In my opinion, it is vital to examine your relationship with money and establish SMART money goals (Specific, Measurable, Attainable, Realistic, and Timed) to avoid all the above scenarios!
What important choices have you been able to make because of money?
Because of the money I have accumulated while teaching overseas, I have been fortunate enough to buy my 4-bed semi-detached house back home in cash. It also enabled me to pay to study at King’s College London for my MA in 2015. Finally, I have undertaken a ton of bucketlist trips during my time abroad, including climbing the Great Wall of China, trekking to Machu Picchu, dancing in Cuba, and going on safari in Tanzania.
For many, the retirement age is now 67 or 68. Do you still see yourself still working at this age?
No, I wish to work for myself in the next few years, to own my own business and live for long periods in different locations around the world. I can see myself doing that until I am 60!
What does your ideal retirement look like? At what age? What do you see yourself doing?
I’d like to retire at 60, but I wouldn’t mind working after that if it was my own business that I was passionate about. I’d like to have a second property in Spain or Portugal to spend 6 months there each year, then 2 months in Ireland, and 4 months travelling around the world.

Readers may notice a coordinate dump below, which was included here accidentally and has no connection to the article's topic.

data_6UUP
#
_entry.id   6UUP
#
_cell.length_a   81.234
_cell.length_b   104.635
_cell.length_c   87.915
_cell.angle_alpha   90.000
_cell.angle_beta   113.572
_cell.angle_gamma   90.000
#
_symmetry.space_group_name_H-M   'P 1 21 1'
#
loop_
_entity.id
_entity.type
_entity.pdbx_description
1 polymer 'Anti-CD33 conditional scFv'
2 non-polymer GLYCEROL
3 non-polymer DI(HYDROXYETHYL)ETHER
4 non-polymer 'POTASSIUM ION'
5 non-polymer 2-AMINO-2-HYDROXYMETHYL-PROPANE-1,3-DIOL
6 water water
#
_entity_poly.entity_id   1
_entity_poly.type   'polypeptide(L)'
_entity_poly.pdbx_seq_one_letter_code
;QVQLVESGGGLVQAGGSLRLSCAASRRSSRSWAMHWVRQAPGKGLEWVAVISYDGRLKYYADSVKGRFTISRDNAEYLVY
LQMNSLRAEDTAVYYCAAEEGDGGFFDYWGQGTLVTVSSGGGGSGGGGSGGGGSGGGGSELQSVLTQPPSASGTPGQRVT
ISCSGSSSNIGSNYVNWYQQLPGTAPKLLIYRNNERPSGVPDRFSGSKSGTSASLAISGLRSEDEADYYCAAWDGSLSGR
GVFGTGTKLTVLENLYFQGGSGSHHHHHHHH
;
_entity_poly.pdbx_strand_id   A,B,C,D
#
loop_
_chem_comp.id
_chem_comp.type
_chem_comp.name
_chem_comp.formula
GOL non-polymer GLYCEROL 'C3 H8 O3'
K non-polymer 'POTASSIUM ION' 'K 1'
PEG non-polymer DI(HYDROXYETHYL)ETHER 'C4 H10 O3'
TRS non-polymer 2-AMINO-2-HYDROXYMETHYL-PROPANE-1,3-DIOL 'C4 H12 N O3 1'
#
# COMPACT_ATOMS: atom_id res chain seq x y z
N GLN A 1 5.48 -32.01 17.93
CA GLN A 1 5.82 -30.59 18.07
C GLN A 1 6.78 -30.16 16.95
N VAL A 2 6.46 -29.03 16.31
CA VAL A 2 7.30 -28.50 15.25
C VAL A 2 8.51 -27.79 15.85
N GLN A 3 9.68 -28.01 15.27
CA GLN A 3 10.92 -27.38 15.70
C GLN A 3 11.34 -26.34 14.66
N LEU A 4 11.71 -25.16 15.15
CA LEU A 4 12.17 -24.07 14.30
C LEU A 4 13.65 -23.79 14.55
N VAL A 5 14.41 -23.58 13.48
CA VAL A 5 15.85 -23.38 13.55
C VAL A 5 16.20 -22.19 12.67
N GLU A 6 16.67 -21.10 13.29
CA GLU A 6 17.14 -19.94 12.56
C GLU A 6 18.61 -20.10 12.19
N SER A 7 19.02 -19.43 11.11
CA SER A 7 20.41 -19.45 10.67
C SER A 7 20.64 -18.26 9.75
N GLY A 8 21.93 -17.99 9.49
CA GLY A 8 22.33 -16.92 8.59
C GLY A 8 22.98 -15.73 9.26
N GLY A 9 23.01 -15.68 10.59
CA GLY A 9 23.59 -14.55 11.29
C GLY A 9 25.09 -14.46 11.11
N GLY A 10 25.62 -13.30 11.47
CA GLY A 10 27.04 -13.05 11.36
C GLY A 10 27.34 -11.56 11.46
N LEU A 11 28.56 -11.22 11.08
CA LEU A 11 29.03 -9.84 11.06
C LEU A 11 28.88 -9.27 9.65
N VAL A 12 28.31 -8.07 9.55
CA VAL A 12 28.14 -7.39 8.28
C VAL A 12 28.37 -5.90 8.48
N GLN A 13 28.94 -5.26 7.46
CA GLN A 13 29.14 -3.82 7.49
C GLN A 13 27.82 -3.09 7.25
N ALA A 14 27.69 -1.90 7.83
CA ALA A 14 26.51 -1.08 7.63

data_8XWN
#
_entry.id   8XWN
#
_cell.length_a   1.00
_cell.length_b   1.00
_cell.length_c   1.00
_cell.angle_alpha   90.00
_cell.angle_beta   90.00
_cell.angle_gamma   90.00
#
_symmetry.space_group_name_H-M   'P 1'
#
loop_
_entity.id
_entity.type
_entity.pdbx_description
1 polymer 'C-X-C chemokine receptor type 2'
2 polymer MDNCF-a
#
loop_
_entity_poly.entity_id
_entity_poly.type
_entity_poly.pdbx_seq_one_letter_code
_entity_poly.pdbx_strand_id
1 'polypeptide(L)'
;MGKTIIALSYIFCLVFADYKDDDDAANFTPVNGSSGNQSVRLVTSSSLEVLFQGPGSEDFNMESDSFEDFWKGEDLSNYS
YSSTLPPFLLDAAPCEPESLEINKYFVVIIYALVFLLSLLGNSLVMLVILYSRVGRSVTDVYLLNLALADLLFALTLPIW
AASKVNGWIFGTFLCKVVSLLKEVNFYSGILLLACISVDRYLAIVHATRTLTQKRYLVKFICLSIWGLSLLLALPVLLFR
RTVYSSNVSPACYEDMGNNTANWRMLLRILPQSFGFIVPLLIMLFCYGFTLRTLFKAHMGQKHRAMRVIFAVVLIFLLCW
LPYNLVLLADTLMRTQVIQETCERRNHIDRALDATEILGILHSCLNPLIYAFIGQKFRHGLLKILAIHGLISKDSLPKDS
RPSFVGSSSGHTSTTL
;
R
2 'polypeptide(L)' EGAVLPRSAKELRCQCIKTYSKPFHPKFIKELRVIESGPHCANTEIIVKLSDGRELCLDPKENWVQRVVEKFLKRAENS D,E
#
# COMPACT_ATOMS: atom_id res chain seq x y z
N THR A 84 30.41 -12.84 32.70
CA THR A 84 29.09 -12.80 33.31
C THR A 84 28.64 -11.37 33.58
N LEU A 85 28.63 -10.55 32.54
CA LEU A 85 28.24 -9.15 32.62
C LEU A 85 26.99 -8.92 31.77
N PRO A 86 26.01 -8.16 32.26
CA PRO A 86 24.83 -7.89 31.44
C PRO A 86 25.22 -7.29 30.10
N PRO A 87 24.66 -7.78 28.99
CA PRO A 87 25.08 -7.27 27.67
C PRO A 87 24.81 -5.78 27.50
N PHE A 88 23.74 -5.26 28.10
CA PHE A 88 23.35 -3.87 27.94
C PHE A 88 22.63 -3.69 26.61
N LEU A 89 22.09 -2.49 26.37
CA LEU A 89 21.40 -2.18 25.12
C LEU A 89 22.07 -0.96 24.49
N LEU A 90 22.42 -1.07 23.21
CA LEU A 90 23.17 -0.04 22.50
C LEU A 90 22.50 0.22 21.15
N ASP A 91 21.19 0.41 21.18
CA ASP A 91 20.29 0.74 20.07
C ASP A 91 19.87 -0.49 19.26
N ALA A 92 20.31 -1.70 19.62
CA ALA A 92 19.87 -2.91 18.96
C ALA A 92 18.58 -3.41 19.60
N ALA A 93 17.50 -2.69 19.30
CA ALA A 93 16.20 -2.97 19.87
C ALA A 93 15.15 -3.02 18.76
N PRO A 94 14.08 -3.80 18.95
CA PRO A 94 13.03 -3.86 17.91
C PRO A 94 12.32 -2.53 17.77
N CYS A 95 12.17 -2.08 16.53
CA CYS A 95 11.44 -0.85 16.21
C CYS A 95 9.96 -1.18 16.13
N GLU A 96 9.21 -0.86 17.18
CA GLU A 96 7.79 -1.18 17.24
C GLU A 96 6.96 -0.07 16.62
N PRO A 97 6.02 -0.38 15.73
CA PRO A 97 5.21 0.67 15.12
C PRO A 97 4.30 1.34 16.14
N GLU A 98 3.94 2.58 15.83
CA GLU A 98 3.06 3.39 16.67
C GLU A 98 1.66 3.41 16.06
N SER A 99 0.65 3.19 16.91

What plans do you have in place to allow you to live this ideal retirement?
I currently earn rental income from my property in Ireland, plus I regularly invest money using an online platform. I plan to put in at least €100,000 in the next 2 years. The plan is to leave the money to mature for the next 30 years and use it as a lump sum to retire at 60.
I can’t recommend the importance of setting SMART money goals (Specific, Measurable, Attainable, Realistic, and Timed) and the power of a Vision Board to motivate you on your saving journey!
Thanks for featuring me, Eileen!
Wow – it’s a pleasure Sorcha. I just love your story and know that, with your determination and vision, you will reach your goals!
To get started on your own journey of becoming financially empowered check out my new Finance for Freedom course
You too can create a life you love, and become happier, healthier and wealthier.
If you have enjoyed this post then why not check out the other motivating, uplifting and inspiring stories in the Finance for Freedom series?
Why not pop along to my Your Money Sorted Facebook group and meet other female teachers, who also want to make the most of their money?